Wednesday, October 30, 2013

Eugene Fama on Fed Tapering: "It's a Net Neutral"

My wife and I are headed to Charlottesville, Virginia tomorrow to visit our daughter Caroline for the weekend. Caroline is a second year student at the University of Virginia.  My next post will be Monday, November 4.

Nobel Prize winner Eugene Fama was interviewed by CNBC's Rick Santelli earlier this week.

In his usual hysterical fashion, Santelli was trying to get Fama to say that interest rates were set to soar once the Fed ends its "Quantitative Easing" (QE) program.

Problem was, Fama doesn't believe it.

As you will see from the interview, Fama notes that he has been doing research on the possible effects on the credit markets once the Fed starts reducing its holdings of longer term Treasurys.

Fama doesn't believe the markets will be as roiled as Wall Street believes once the Fed stops buying.

He points out that the purchases of Treasurys have been financed by the Fed's borrowing activities in the short term market.  Thus, the $4 trillion in Treasurys that it holds have been financed by $4 trillion in borrowing.  Reducing one side of the ledger also reduces the other side, so the net effect should be relatively neutral.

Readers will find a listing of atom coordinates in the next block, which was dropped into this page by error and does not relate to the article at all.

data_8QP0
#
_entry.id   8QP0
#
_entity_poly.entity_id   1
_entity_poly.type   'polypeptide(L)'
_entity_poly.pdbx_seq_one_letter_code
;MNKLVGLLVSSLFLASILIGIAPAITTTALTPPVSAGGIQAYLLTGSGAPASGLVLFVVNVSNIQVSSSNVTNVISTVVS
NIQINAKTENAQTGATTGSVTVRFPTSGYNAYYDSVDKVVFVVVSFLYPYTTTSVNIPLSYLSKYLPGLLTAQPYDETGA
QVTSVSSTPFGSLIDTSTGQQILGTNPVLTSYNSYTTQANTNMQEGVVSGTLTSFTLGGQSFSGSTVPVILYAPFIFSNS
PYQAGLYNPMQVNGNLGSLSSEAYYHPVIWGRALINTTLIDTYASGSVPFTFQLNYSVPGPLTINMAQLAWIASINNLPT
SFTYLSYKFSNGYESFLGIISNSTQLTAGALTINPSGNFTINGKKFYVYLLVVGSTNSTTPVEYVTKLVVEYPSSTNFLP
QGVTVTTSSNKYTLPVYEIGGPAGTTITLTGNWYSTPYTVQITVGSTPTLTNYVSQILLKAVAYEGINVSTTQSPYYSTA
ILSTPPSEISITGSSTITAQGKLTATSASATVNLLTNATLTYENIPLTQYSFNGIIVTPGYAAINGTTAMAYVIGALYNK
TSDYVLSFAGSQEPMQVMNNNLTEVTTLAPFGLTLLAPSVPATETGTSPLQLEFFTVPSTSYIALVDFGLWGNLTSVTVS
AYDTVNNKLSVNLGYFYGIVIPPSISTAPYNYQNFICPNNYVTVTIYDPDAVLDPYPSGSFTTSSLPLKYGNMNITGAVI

Here's how Business Insider wrote about the exchange:

Santelli asked specifically about the effects of the Fed's quantitative easing program and the risks associated with it.

"What they are doing... the effects are being greatly inflated by the accounts," said Fama.

"What they've doing is issuing a lot of short-term debt — $85 billion a month — and using it to buyback long-term debt with the goal of lowering the interest on long-term debt," he added. "Now they take credit for lowering interest on short-term debt. But in fact what they've been doing should've raised rates on short-term debt."

Fama argued that the Fed was not affecting the economy that much.

Santelli, however, continued to pursue the idea that there are risks associated with the Fed's actions.

"They're basically neutral events," said Fama. "I don't think they do very much."